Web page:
DominicX's avatar


I was admitted to Stanford as an undeclared major, but I have now declared linguistics. Does she like linguistics? I know it’s not one of those degrees that leads directly to a career, but that’s why I’m going to double major and/or minor.

Darwin's avatar

@DominicX – She loves linguistics. I don’t know precisely what she plans to do with her degree, but I strongly suspect that she will be going on to grad school, and may eventually become a professor and researcher in the field. She has loved languages and how they work ever since she was little. It doesn’t hurt either that she is in New York and can get to the Met and the Cloisters pretty much at will so she can indulge her other passion, the Middle Ages.

DominicX's avatar


She sounds pretty awesome. :)

I pretty much plan on going to grad school as well. I was actually also considering being a professor. (I asked because I know very few linguistics majors. Most of the people in my linguistics class are not linguistics majors and are taking it for a different degree).

Darwin's avatar

@DominicX – She is pretty awesome, she really is. She is scary smart, talented and beautiful in a Greek profile kind of way (yes, she is Greek on her mother’s side). And she can cook.

wildpotato's avatar

I went to the Colorado College, a small liberal-arts school in Colorado Springs. Very good school – “the Harvard of the West,” as no one liked to call us. My uncle went, and he tried to get me to go by offering me the free trip to Colorado. It worked. I went there on a whim, because I liked the campus and had an excellent experience as a prospective visiting student. I am very happy I ended up there because they just so happen to have one of the best undergraduate philosophy programs out there, and one of the few that specializes in Continental philosophy. The good department is due to its founding by one J. Glenn Gray. He was the Marine in WWII who had the good fortune to be the person assigned to guard the Nazi in charge of the University in Berlin – one Martin Heidegger. Gray did all the first translations of Heidegger’s work into English, and he built CC’s philosophy department. I think I couldn’t have made a better choice. I met wonderful people there, and the profs were simply stellar. Except that the school’s cost was way too high, and the administration is a bunch of gonads.

cookieman's avatar

Massachusetts College of Art (more commonly known as MassArt). I earned a BFA in communication design. I went back six years later for my MFA in design theory, but never finished as we got the call to go adopt my daughter.

I chose it because of it’s reputation, quality of faculty and proximity to other colleges and museums (North Eastern, Wentworth, the MFA and Gardner Museums are all within walking distance) – there was all sorts of cross polination going on.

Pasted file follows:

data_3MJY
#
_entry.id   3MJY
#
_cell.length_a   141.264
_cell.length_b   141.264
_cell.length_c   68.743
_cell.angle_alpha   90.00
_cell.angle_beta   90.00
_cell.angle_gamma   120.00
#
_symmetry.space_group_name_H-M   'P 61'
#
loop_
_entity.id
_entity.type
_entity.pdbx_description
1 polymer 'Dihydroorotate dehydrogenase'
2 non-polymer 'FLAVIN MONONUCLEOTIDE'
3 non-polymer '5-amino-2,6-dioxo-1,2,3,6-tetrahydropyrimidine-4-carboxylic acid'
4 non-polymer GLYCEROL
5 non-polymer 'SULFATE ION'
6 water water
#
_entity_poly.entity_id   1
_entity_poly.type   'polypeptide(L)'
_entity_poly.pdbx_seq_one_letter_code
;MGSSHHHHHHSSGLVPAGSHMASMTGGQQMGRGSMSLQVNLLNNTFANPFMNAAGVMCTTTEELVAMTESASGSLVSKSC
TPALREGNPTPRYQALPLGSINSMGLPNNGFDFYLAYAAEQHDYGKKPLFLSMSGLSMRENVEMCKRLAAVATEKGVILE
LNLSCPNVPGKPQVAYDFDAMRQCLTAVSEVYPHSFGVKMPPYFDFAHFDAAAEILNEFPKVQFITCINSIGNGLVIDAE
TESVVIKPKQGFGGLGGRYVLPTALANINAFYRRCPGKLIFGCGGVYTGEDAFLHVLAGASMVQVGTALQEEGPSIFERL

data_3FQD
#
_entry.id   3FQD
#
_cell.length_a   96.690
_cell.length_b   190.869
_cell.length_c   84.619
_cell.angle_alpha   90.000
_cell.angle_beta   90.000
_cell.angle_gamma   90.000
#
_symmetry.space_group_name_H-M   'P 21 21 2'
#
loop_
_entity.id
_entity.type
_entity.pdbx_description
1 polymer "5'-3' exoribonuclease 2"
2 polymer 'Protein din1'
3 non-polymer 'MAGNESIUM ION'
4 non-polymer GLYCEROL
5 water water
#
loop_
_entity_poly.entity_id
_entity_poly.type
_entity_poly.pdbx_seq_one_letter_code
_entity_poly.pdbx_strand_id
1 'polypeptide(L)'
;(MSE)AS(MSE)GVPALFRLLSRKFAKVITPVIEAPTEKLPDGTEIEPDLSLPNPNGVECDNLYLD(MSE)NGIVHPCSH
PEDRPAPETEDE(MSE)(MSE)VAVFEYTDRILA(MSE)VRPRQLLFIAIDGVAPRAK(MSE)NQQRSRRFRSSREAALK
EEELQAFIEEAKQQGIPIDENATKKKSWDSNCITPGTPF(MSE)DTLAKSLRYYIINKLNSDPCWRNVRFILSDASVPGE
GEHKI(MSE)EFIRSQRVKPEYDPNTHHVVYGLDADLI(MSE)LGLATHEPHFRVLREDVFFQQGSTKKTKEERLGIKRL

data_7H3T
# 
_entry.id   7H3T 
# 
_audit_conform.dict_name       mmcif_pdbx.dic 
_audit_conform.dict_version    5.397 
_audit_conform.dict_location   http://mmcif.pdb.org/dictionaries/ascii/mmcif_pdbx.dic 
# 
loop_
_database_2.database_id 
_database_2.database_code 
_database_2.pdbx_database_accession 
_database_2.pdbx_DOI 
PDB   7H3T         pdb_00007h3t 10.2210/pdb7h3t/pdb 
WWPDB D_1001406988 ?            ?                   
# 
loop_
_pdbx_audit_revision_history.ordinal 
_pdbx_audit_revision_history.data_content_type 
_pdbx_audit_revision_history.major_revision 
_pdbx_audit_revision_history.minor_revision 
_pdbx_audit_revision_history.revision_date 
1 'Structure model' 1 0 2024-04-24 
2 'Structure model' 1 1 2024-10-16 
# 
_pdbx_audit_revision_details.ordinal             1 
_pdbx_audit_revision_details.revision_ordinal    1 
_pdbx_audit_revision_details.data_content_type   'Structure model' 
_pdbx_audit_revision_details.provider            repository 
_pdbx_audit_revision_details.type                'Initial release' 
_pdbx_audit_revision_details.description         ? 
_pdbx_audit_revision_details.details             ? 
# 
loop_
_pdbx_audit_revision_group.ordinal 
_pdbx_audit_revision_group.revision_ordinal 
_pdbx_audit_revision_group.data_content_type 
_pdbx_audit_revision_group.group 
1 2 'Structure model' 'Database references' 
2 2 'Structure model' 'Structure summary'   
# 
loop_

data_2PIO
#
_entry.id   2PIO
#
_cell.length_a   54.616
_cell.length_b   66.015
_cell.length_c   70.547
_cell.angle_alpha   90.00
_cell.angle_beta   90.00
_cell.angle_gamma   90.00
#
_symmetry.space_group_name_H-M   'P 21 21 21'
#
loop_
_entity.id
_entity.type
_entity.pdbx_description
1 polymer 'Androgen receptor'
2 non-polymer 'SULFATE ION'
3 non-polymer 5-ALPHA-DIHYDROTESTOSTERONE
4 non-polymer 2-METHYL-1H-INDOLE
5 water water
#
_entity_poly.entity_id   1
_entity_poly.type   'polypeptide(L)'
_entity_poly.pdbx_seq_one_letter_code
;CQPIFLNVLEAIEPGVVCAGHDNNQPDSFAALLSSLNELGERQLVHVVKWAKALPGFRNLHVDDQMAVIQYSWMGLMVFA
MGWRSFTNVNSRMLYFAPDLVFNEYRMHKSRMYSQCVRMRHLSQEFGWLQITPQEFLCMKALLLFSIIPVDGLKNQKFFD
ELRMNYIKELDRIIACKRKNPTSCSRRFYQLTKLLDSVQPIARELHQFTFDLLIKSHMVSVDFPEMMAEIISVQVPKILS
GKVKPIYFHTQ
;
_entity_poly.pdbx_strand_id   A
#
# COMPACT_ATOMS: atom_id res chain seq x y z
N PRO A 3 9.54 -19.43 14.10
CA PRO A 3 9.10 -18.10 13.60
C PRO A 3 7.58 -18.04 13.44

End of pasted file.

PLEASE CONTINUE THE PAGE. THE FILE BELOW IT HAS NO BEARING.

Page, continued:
Also, it’s one of (or maybe the) only state art colleges in the country – so tuition was reasonable as I paid four out of five years out-of-pocket (I took out a loan for year five).

I loved the experience and definitely feel I made the right choice.

janbb's avatar

Sarah Lawrence College – a very liberal women’s college in New York State. Actually, it became co-ed while I was going there. I chose it because of the opportunities for small seminar classes, freedom to create your own program and proximity to NYC.

tramnineteen's avatar

University of Portland. I like it a lot. I know people who left because of it’s short-coming but I think that all schools would have a few or even many weaknesses but you get past it. Learn to appreciate what is good about the school and just get though it.

wundayatta's avatar

Damn! I wish I could remember!

aprilsimnel's avatar

I went to UW-Madison. Why?

I couldn’t afford Harvard, Northwestern or NYU, it was close to where I was raised (and at the time I was guilted into feeling bad for even leaving home), and they had a decent Film and TV program.

emma193's avatar

I went to the University of Pennsylvania, and how I ended up there was a complete surprise. I was wait-listed, deciding between University of Chicago (snow) and McGill University in Montreal (more snow), when I got a completely random phone call in the middle of May. It was the admissions officer and she told me they were debating whether to reassess my application, but before they would, I had to “provide verbal confirmation that I would matriculate if accepted.” I asked if I had time to think about it, and she said I had an hour. I hung up, spoke to my parents and realized I had nothing to lose so called her back and said I would. And an acceptance letter arrived by Fed-Ex the next day…thus, you could say that my college picked me! And I’m glad I went because it has helped make me who I am today. I think whichever college you do go to, there are always ups and downs – but I think the college experience is what you make of it, so challenge yourself, push a few limits, and have fun where ever you go!

avvooooooo's avatar

I’ve gone to three for three levels of degrees, but the University of Georgia (B.S.) is the most well known. The first was a two year college that I went to because it was close to home and because it had a great intro program into what I thought I wanted to do and I managed to pick up an AA there just getting core plus a little done. The last (but not the last, more school for me) was for my Master’s work.

chicadelplaya's avatar

I attended two Universities. I majored in Liberal Studies at San Francisco State University, and Kinesiology at California State University at Sacramento.